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Notes
Parallel Lives by Plutarchus

Aemilius Chapter 4: His family
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His first wife was Papiria, the daughter of Maso, who had formerly been consul. With her he lived a considerable time in wedlock, and then divorced her, though she had made him the father of noble children; being mother of the renowned Scipio, and Fabius Maximus. The reason of this separation has not come to our knowledge; but there seems to be a truth conveyed in the account of another Roman's being divorced from his wife, which may be applicable here. This person being highly blamed by his friends, who demanded, Was she not chaste? was she not fair? was she not fruitful? holding out his shoe, asked them, Whether it was not new? and well made? Yet, added he, none of you can tell where it pinches me. Certain it is, that great and open faults have often led to no separation; while mere petty repeated annoyances, arising from unpleasantness or incongruity of character, have been the occasion of such estrangement as to make it impossible for man and wife to live together with any content. Aemilius, having thus put away Papiria, married a second wife, by whom he had two sons, whom he brought up in his own house, transferring the two former into the greatest and most noble families of Rome. The elder was adopted into the house of Fabius Maximus, who was five times consul; the younger, by the son of Scipio Africanus, his cousin-german, and was by him named Scipio. Of the daughters of Aemilius, one [Note 1] was married to the son [Note 2] of Cato, the other [Note 3] to Aelius Tubero, a most worthy man, and the one Roman who best succeeded in combining liberal habits with poverty. For there were sixteen near relations, all of them of the family of the Aelii, possessed of but one farm, which sufficed them all, whilst one small house, or rather cottage, contained them, their numerous offspring, and their wives; amongst whom was the daughter of our Aemilius, who, although her father had been twice consul, and had twice triumphed, was not ashamed of her husband's poverty, but proud of his virtue that kept him poor. Far otherwise it is with the brothers and relations of this age, who, unless whole tracts of land, or at least walls and rivers, part their inheritances, and keep them at a distance, never cease from mutual quarrels. History suggests a variety of good counsel of this sort, by the way, to those who desire to learn and improve.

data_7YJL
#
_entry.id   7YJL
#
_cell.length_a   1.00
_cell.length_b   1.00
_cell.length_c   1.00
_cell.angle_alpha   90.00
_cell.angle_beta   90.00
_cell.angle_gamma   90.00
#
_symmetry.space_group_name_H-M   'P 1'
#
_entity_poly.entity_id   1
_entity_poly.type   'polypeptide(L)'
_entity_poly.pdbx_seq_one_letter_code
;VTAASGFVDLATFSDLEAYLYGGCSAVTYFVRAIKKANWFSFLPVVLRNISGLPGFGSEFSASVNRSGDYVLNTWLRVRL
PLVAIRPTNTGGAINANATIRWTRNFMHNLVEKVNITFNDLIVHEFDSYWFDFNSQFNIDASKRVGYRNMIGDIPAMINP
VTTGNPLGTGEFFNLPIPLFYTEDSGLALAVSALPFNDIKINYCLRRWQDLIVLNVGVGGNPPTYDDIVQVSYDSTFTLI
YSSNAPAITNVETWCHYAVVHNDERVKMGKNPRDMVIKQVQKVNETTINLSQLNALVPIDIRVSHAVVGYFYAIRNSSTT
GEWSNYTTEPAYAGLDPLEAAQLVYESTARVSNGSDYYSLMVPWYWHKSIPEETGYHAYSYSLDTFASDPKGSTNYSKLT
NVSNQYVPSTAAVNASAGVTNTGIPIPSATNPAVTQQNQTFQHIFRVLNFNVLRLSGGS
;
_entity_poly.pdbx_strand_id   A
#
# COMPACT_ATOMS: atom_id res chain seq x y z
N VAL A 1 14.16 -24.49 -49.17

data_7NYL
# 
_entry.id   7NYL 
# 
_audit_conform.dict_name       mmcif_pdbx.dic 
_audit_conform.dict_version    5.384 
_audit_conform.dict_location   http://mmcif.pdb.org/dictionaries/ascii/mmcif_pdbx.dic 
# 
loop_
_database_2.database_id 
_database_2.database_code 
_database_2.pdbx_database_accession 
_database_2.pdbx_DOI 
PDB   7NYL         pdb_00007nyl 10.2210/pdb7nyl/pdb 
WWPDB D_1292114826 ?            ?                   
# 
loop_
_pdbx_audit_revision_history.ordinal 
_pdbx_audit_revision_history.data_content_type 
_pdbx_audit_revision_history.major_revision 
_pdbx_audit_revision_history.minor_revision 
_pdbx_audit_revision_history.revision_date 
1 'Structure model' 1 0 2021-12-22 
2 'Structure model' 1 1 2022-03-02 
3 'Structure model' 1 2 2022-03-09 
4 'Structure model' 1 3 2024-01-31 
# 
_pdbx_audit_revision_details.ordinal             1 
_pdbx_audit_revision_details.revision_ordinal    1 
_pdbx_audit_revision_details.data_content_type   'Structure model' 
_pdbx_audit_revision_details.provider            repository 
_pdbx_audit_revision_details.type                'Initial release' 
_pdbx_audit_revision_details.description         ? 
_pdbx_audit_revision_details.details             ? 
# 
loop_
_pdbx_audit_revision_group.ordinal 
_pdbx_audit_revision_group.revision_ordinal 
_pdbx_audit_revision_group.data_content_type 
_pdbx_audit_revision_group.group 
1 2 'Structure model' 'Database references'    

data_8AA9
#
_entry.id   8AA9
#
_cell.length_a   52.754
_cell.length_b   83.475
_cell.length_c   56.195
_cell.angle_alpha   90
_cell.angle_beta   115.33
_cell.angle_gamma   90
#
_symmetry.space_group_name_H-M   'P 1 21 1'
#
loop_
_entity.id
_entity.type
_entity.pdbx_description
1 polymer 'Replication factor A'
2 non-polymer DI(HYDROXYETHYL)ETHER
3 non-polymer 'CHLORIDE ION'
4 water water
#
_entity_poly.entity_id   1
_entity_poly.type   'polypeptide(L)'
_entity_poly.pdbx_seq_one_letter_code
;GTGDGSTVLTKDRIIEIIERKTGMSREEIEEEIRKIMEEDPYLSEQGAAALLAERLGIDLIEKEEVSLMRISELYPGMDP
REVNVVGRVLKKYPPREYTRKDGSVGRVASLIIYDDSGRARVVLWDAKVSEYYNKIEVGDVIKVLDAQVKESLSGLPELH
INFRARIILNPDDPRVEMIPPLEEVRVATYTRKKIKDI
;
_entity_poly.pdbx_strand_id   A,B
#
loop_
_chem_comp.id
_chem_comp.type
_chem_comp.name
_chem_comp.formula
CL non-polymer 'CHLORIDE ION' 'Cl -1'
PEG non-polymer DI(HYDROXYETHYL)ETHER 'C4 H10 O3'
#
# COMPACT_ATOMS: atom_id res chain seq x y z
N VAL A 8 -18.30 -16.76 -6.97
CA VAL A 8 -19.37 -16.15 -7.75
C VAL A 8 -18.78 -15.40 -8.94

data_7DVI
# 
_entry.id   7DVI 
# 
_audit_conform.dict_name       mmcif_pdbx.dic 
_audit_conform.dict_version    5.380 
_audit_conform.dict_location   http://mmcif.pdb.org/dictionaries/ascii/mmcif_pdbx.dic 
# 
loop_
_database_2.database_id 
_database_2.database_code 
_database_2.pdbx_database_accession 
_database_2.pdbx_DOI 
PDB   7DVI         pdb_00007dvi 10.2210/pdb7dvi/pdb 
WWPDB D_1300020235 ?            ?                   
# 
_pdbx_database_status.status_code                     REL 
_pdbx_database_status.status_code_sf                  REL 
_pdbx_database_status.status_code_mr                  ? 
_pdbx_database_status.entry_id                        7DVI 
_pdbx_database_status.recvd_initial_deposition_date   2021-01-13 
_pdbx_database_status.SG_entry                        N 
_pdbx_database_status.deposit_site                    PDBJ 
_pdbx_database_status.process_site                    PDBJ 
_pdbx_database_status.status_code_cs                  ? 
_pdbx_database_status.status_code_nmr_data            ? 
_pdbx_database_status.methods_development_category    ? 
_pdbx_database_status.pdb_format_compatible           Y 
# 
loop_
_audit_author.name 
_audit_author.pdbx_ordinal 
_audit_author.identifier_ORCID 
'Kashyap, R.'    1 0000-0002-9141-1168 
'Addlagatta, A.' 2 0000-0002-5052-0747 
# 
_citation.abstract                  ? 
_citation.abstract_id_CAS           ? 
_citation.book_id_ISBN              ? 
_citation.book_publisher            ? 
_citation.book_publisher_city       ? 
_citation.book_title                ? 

Note 1: one = Aemilia Prima
Note 2: son = Cato
Note 3: other = Aemilia Secunda